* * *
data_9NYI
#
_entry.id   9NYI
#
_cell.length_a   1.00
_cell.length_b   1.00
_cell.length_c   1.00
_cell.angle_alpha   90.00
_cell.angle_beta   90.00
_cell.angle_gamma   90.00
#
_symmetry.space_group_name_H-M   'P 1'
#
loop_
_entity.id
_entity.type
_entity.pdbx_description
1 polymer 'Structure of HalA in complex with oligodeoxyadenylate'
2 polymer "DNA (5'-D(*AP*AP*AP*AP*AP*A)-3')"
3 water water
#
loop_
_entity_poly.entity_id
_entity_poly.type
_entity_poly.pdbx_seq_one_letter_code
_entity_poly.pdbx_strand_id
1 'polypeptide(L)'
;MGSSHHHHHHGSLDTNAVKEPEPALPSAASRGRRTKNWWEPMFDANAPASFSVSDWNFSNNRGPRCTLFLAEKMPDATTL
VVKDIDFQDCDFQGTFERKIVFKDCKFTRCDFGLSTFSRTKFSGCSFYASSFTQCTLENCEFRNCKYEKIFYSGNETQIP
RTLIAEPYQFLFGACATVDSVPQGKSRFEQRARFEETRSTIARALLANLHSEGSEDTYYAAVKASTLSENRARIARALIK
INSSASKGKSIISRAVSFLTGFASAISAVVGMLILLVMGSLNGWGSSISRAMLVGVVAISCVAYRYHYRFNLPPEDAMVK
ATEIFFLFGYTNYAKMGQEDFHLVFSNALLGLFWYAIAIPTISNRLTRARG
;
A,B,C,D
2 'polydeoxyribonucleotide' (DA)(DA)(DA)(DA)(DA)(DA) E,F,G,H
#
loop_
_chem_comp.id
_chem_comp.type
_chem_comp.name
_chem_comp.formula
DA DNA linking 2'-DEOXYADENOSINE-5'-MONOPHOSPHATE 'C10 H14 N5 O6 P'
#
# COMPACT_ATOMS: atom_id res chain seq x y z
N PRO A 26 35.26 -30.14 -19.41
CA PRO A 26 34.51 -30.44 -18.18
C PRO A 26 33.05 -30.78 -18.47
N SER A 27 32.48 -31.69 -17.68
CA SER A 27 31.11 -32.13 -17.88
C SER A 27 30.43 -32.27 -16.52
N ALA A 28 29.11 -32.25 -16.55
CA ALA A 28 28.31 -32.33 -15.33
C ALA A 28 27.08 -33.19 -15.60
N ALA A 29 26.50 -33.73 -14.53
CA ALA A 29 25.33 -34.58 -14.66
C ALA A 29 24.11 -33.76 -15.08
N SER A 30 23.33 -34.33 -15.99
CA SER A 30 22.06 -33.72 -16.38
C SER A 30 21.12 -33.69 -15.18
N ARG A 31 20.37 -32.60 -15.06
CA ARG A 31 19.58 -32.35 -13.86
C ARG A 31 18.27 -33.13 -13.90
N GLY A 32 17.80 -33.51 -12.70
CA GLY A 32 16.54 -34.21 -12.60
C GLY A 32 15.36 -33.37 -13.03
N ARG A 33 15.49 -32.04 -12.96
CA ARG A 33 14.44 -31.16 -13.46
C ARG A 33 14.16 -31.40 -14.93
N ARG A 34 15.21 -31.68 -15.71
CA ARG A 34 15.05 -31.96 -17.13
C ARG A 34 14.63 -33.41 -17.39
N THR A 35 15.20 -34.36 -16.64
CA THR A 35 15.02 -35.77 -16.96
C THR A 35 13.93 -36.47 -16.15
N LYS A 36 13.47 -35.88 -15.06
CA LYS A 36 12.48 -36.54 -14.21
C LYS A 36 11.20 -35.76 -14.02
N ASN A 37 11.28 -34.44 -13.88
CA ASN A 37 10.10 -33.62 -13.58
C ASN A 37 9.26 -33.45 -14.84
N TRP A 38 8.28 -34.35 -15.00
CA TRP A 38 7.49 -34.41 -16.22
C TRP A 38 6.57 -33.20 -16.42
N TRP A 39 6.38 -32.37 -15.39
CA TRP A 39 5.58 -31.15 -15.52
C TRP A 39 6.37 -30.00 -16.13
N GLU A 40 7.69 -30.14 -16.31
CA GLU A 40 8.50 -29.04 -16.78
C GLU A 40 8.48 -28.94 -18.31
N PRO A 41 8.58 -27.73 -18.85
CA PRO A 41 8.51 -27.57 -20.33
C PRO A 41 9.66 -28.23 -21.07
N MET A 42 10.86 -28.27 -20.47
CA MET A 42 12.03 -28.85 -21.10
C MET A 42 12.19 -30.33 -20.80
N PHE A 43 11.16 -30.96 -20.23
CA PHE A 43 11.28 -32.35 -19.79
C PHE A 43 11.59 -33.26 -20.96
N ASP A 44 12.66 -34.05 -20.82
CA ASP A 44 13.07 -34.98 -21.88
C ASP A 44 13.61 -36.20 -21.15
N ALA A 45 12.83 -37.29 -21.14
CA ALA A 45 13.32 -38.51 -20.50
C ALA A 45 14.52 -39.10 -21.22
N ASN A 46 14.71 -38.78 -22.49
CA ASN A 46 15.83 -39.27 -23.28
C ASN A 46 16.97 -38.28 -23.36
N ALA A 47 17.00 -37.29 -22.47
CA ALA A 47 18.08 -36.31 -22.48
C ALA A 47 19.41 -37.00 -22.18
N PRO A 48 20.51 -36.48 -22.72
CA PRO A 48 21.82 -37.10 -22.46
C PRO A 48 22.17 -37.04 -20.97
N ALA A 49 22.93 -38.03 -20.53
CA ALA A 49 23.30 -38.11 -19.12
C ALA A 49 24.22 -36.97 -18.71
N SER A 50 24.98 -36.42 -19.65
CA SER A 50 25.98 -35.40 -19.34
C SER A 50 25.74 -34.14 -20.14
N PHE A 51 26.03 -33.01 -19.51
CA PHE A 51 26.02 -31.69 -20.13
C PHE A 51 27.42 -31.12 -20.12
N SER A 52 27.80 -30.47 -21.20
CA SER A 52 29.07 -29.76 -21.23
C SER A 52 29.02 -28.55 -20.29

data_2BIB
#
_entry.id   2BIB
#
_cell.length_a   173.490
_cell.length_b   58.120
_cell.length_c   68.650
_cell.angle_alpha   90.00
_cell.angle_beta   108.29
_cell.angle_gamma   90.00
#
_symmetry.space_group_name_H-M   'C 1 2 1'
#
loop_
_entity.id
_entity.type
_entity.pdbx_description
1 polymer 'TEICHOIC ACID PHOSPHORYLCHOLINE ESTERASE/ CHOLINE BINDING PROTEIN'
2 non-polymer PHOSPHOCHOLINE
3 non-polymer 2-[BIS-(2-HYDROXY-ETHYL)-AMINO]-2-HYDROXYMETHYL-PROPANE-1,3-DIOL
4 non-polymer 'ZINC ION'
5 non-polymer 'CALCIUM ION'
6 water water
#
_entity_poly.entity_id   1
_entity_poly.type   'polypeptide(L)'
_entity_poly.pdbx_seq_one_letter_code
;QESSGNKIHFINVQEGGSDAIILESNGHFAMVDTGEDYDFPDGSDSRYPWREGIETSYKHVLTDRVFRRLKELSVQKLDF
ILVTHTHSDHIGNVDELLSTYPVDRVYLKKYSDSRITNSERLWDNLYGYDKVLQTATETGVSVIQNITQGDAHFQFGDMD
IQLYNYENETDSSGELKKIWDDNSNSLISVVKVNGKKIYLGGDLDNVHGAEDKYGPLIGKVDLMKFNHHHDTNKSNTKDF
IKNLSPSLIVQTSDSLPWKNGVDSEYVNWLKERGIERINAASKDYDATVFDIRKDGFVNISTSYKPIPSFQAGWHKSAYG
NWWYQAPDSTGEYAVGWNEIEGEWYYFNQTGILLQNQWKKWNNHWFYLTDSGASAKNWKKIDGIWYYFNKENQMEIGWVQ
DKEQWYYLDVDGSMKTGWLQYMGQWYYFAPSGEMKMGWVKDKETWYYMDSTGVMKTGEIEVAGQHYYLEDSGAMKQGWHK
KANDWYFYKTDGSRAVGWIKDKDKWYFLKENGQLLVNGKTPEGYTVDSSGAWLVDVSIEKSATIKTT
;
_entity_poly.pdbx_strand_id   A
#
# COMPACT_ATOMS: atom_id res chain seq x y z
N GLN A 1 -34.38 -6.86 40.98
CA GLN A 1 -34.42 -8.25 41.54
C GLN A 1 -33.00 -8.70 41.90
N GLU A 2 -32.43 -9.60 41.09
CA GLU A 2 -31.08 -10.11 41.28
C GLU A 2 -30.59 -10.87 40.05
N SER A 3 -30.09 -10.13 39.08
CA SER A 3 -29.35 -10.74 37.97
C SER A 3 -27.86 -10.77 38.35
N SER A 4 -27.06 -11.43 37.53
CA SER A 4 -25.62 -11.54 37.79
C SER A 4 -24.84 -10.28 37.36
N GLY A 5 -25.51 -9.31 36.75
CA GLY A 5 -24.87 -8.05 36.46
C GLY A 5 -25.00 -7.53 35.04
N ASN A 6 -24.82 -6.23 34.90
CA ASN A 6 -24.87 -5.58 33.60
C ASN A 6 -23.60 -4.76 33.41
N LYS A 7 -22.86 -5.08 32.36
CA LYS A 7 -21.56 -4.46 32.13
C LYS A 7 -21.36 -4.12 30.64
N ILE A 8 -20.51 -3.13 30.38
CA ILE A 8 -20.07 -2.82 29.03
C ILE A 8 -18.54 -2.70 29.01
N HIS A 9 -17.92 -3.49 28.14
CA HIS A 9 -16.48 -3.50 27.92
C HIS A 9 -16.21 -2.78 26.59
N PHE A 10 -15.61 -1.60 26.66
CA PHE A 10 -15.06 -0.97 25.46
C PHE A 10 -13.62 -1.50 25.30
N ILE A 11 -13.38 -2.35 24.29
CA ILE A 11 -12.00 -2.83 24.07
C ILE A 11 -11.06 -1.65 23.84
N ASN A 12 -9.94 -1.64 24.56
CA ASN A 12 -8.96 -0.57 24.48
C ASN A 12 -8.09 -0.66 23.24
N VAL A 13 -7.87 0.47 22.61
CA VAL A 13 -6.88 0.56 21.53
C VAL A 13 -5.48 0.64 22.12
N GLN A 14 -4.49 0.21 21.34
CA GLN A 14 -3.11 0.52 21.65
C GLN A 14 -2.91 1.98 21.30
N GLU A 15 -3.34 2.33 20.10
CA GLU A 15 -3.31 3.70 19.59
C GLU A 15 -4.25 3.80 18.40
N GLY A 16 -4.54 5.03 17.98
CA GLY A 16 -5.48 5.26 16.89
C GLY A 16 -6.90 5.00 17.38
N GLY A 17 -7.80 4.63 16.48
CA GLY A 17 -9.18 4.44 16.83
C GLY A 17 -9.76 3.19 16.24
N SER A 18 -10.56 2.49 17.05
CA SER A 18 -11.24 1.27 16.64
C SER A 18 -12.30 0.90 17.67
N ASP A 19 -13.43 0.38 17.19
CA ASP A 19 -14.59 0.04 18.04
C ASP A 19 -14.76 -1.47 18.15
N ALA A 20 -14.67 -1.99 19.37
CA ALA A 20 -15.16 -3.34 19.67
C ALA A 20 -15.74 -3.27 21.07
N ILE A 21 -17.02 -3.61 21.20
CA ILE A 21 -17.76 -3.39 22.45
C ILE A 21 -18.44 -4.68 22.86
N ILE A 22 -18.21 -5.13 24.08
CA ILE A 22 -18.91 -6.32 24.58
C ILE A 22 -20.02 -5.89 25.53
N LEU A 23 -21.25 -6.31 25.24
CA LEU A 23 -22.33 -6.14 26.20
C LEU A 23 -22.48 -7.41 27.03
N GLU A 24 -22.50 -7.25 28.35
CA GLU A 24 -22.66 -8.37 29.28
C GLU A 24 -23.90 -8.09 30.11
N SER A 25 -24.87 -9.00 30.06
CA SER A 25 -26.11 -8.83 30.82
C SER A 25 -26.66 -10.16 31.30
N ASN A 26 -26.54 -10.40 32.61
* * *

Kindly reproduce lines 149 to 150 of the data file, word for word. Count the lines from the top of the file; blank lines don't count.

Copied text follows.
#
_entity_poly.entity_id   1